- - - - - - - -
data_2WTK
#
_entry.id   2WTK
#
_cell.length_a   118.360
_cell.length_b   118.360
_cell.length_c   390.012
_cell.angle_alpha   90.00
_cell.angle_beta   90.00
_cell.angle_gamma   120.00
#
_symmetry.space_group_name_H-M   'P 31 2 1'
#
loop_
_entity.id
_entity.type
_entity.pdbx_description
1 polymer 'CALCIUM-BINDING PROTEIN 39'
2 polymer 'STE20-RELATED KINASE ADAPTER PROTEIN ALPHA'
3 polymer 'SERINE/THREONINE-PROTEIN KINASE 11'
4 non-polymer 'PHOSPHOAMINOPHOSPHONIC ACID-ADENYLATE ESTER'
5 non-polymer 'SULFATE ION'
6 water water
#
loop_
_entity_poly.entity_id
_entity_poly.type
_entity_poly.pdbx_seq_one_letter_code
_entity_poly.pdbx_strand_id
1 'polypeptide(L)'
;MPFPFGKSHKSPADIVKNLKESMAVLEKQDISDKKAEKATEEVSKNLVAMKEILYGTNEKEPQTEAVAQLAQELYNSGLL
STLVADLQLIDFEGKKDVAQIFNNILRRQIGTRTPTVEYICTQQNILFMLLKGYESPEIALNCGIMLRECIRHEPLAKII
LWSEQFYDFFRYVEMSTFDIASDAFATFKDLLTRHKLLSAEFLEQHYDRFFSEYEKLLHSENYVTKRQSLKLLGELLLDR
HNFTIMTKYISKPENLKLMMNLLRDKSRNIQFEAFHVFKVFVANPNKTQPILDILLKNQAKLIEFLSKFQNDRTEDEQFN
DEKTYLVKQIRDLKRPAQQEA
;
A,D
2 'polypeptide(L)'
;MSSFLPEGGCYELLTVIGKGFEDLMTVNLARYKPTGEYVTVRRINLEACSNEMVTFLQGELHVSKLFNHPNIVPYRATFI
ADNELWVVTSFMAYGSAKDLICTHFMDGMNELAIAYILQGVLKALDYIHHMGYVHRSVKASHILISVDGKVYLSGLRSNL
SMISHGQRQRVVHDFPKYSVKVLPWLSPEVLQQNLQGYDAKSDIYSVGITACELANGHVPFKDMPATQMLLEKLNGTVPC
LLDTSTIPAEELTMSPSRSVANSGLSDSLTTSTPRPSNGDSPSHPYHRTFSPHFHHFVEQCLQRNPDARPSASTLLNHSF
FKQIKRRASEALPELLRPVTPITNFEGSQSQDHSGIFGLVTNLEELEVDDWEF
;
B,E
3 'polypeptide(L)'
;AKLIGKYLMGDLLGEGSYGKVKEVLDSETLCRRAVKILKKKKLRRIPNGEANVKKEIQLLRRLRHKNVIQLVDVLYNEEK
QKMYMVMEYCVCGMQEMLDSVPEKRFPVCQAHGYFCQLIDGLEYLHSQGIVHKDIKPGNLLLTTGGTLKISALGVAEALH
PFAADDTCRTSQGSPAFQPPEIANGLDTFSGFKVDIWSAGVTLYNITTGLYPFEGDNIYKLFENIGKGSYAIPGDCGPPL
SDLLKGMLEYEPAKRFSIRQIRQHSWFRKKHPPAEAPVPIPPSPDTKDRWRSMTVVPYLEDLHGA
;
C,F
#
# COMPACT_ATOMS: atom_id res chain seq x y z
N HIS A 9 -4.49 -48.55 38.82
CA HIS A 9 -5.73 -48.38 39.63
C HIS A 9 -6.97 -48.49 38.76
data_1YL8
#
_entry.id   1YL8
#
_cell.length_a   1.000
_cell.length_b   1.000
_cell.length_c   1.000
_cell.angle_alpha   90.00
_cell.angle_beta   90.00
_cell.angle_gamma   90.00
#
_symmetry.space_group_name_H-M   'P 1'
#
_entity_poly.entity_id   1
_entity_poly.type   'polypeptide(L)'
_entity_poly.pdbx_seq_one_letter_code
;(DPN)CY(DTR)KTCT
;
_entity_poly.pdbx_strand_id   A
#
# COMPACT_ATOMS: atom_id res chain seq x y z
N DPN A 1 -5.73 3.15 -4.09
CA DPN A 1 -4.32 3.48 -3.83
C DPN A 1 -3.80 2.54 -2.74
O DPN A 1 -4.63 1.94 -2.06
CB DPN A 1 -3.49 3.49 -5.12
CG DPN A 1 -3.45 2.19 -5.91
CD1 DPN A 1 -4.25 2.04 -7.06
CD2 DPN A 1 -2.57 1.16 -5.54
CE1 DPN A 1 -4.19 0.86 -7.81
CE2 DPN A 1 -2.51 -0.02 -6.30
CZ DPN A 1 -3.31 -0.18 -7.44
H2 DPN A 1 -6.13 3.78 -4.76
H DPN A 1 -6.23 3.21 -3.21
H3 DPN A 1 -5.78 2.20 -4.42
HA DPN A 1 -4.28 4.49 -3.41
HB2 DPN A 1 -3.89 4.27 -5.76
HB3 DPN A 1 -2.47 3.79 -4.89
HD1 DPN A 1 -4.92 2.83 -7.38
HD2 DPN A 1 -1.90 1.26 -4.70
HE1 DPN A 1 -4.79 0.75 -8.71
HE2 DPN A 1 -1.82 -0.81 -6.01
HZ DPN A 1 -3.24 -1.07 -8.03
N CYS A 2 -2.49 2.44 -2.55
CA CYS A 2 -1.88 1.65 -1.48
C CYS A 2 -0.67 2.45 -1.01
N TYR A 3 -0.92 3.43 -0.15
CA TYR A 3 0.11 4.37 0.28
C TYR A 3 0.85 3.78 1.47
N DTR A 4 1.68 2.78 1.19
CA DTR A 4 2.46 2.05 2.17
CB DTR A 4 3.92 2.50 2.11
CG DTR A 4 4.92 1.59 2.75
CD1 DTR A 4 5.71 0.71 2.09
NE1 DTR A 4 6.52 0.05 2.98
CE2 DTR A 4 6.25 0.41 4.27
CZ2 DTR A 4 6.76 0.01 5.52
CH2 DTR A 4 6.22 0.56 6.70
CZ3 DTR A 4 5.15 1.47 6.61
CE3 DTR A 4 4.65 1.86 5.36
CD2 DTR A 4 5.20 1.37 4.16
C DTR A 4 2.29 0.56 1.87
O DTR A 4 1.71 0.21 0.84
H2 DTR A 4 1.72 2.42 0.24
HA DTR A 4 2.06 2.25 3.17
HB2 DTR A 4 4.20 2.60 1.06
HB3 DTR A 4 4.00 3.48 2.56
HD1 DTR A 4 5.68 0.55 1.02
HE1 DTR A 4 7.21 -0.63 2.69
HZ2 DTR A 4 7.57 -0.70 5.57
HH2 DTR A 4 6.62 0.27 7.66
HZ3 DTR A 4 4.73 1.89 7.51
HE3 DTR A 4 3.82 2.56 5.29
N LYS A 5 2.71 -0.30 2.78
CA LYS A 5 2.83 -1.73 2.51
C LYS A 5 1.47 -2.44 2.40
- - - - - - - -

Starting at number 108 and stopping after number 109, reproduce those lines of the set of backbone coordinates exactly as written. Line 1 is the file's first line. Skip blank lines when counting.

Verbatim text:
CA DTR A 4 2.46 2.05 2.17
CB DTR A 4 3.92 2.50 2.11